Tell Us What Your Favorite Black and White Film Is and Why!

It’s Open Thread time again, and this week we’ve got a bit of a challenge for you. Why? Because we want you to name your favorite black and white film.

“Easy,” you may be thinking, “it’s Casablanca!” But bear in mind that we said black and white film, NOT classic film.

This is where your potential conundrum comes in. Because contemporary black and white films like Clerks or The Man Who Wasn’t There, Dead Man or other compelling indie fare are also in play here. (Of course, your favorite is going to be your favorite regardless of when it was released, so this may be a moot point).

Here’s what to do, in the comments below tell us what your favorite film is and why. Do you wish they made more films in black and white. Feel free to even discuss the colorization of movies — always a hot button issue among movie lovers. We are standing by eager to see what you have to say about this…

  • Bryan Ruffin

    I suppose, if I had to narrow it down to just one, it would be Room For One More, with Cary Grant and Betsy Drake.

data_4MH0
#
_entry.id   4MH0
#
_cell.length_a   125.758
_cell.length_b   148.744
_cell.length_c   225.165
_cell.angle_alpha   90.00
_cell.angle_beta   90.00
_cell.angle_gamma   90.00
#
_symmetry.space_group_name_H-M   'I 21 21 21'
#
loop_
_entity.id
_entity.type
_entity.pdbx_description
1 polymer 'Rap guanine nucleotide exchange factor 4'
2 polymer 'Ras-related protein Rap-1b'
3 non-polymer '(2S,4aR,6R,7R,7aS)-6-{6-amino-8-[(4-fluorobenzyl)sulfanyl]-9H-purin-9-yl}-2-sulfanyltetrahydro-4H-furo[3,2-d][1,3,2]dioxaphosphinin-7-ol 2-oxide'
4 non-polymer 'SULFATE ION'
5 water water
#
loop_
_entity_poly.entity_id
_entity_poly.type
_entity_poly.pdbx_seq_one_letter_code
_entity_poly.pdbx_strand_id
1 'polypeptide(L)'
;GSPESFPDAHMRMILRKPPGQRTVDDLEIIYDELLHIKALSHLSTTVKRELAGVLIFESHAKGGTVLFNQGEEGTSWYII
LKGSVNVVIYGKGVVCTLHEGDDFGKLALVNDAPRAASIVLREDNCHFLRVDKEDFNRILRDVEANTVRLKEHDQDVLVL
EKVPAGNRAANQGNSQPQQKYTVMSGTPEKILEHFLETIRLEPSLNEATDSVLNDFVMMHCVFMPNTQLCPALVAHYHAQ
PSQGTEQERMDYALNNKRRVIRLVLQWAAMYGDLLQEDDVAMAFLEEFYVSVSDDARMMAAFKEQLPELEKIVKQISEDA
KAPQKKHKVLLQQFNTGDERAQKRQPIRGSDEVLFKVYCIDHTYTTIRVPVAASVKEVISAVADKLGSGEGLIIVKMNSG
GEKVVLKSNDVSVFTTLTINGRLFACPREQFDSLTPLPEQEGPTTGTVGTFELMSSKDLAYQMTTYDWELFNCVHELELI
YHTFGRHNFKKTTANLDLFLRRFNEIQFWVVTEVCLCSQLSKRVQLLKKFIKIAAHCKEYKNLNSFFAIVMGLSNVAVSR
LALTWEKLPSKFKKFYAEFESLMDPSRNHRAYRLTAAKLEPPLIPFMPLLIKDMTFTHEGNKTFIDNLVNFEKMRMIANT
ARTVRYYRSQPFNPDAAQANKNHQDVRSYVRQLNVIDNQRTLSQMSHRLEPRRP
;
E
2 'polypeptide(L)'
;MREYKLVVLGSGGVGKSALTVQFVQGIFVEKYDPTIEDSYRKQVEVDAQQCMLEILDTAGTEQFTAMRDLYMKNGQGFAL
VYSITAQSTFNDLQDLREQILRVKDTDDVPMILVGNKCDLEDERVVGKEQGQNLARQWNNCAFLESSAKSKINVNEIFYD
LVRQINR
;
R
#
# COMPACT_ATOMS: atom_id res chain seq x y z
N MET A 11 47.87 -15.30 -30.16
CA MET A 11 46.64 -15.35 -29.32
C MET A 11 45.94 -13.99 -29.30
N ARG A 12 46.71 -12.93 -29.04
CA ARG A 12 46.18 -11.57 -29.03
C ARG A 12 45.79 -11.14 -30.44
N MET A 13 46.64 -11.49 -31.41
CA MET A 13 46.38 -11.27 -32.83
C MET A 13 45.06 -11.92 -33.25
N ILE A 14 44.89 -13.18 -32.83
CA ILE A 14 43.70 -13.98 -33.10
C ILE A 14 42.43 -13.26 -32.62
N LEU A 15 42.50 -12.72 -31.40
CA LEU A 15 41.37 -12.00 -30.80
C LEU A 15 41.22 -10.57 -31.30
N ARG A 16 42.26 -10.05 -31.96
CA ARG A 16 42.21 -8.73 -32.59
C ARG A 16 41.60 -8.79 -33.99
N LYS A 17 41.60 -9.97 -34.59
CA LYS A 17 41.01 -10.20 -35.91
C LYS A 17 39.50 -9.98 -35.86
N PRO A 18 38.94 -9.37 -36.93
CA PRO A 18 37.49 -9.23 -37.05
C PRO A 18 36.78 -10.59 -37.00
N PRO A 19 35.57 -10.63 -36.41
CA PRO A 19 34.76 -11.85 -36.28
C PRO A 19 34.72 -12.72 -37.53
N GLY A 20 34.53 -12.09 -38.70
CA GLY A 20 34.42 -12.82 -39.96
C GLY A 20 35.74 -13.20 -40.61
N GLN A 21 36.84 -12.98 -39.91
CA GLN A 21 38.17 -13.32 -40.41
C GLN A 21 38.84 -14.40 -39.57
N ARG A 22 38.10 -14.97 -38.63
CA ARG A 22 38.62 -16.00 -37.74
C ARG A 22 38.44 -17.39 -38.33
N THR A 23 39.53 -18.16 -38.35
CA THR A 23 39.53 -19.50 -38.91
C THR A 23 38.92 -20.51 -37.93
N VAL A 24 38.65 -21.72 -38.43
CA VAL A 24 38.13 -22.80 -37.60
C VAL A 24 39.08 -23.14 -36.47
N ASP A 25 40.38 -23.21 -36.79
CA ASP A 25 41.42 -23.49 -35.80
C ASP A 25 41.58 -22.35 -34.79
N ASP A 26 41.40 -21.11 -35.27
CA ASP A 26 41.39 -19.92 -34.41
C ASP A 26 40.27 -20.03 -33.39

This has got to be one of the best feel good movies ever made!
    A couple adopts children, but can never really afford them. They don’t have a mansion, so everybody has to share everthing they have. They learn to get by, but they also learn to truely love. They learn that love isn’t based on things, but on you.
    A great, family, feel good, movie!!

  • WDPjr

    ““Easy,” you may be thinking, “it’s Casablanca!” But bear in mind that we said black and white film, NOT classic film.”

    Yet all the great B&W films ARE classics! I mean, for example take Schindler’s List: even though it is a modern film, not made in the golden age of cinema, it still has “classic” written all over it if you ask me. It will still be watched and appreciated 70 or 80 years from now, just like Casablanca is.

    So for me, it has to be Schindler’s list, and To Kill a Mockingbird. Also Anatomy of a Murder.

    My “guilty pleasure” favorite B&W is In Harm’s Way. Nobody’s idea of a classic. Just an old chestnut of a John Wayne war film, sprawling plot and very long movie, perfect for a rainy afternoon.

  • Jared J Digirolamo

    Modern times with charlie chaplin